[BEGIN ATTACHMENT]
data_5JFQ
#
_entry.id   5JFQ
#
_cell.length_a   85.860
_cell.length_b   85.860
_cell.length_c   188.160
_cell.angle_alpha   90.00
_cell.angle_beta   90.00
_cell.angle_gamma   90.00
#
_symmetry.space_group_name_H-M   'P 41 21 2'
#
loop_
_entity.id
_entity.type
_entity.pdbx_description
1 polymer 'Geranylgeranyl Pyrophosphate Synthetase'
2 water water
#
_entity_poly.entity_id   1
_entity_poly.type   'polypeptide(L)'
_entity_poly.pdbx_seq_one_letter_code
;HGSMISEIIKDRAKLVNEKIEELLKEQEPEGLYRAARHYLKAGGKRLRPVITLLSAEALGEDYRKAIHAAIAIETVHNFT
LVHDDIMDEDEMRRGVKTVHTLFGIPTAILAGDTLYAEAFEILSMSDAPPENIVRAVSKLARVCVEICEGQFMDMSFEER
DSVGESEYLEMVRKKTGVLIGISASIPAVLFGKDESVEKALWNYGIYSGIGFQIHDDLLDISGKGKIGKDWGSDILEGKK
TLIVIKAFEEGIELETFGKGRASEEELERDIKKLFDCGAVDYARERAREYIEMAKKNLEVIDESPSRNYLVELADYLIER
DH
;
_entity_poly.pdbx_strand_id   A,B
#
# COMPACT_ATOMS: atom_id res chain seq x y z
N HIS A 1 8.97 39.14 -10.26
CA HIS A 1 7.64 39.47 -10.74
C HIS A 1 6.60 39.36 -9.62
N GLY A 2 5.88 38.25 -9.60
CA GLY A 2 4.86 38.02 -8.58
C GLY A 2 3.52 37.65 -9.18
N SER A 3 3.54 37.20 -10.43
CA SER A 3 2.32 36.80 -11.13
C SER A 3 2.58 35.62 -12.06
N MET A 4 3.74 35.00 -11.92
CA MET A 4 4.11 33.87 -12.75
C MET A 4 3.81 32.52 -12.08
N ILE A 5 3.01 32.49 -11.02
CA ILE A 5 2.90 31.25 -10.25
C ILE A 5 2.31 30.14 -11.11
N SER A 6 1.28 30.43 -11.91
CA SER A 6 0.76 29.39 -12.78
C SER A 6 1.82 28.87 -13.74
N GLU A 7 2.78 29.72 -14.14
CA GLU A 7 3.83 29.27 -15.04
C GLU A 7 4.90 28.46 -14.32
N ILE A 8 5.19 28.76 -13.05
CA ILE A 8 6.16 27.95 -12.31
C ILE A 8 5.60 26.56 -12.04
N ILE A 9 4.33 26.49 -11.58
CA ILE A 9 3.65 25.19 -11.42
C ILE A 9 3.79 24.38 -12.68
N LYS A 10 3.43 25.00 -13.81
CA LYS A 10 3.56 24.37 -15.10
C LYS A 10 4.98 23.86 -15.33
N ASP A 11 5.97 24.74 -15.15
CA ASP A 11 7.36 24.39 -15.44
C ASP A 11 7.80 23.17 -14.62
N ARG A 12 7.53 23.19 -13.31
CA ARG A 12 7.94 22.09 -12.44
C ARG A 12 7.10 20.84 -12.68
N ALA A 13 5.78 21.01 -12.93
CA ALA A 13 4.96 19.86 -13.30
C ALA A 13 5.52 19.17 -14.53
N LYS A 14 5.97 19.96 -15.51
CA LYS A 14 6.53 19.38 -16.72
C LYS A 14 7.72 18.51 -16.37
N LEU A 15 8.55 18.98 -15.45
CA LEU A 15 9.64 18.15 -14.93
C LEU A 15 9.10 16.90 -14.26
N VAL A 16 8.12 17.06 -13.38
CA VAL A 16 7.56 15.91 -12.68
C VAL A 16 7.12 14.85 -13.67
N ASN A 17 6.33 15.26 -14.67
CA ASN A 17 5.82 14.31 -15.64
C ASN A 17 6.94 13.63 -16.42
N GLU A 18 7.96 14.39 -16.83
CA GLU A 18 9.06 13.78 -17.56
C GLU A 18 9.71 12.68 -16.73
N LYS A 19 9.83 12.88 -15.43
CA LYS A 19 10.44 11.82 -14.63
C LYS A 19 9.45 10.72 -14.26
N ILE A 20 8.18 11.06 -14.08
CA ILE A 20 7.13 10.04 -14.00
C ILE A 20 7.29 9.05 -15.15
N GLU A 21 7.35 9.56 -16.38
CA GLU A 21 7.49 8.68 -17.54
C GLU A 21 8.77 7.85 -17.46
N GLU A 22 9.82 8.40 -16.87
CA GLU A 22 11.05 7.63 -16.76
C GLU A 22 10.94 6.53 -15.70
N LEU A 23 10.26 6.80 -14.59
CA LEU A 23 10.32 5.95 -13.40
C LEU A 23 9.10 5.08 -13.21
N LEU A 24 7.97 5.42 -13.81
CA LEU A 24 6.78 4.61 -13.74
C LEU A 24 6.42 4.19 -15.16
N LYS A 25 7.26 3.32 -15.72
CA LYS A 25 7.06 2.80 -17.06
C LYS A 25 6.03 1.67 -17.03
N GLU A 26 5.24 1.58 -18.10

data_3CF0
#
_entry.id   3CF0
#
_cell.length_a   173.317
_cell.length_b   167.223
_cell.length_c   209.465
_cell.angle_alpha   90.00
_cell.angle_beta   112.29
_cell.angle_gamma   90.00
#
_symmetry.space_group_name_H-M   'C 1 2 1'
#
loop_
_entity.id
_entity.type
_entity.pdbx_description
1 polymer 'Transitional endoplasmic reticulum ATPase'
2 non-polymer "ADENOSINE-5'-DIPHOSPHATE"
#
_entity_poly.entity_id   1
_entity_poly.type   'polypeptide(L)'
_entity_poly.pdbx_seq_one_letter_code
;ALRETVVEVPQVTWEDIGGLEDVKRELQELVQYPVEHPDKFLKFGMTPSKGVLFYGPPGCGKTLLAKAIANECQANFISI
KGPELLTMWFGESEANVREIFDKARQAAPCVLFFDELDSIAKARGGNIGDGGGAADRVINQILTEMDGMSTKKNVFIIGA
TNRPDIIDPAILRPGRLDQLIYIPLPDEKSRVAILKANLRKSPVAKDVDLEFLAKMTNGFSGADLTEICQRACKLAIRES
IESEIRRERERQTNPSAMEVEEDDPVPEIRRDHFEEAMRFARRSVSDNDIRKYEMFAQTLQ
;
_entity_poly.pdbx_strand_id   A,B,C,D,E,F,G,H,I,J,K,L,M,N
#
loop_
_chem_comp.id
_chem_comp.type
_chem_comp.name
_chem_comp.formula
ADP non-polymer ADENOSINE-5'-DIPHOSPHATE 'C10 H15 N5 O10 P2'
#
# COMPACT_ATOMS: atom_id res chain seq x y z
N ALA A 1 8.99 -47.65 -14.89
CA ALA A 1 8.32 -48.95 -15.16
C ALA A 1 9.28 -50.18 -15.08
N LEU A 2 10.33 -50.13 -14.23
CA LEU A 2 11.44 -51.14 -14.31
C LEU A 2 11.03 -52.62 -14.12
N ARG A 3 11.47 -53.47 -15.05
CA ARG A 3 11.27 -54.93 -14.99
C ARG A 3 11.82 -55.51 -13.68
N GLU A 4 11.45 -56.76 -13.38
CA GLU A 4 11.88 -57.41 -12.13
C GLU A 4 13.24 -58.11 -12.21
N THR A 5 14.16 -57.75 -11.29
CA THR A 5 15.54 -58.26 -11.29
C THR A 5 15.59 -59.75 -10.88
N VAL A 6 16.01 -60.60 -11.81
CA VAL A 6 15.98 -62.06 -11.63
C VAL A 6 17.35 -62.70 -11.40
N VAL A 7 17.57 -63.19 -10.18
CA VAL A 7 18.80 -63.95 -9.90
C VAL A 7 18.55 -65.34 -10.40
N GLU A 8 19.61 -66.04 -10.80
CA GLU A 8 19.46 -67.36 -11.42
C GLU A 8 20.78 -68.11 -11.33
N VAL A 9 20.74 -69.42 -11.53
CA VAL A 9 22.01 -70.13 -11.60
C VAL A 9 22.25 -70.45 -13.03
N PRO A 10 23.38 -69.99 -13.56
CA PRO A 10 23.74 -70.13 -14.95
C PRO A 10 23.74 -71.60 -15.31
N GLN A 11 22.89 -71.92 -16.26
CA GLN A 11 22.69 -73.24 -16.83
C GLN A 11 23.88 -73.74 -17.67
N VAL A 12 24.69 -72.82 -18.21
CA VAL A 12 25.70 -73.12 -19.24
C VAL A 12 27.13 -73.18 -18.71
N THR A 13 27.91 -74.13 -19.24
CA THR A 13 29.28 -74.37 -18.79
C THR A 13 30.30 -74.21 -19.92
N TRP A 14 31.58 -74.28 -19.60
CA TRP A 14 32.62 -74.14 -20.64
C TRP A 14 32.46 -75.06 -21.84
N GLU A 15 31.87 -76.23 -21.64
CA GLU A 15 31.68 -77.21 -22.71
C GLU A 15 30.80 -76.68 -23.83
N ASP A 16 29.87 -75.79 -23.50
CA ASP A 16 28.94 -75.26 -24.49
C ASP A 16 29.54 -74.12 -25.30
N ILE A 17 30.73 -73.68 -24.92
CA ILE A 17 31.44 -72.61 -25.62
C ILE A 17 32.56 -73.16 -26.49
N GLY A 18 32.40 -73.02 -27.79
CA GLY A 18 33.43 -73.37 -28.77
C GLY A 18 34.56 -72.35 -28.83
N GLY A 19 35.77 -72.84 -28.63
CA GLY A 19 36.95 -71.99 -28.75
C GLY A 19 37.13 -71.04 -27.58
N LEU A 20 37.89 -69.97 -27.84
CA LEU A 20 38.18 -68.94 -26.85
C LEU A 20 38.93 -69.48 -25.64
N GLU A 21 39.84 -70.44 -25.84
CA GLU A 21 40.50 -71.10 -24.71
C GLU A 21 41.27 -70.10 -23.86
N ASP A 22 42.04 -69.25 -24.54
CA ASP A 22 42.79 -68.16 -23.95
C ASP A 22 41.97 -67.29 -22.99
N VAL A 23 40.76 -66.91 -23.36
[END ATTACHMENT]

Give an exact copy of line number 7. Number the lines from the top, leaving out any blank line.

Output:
_cell.length_c   188.160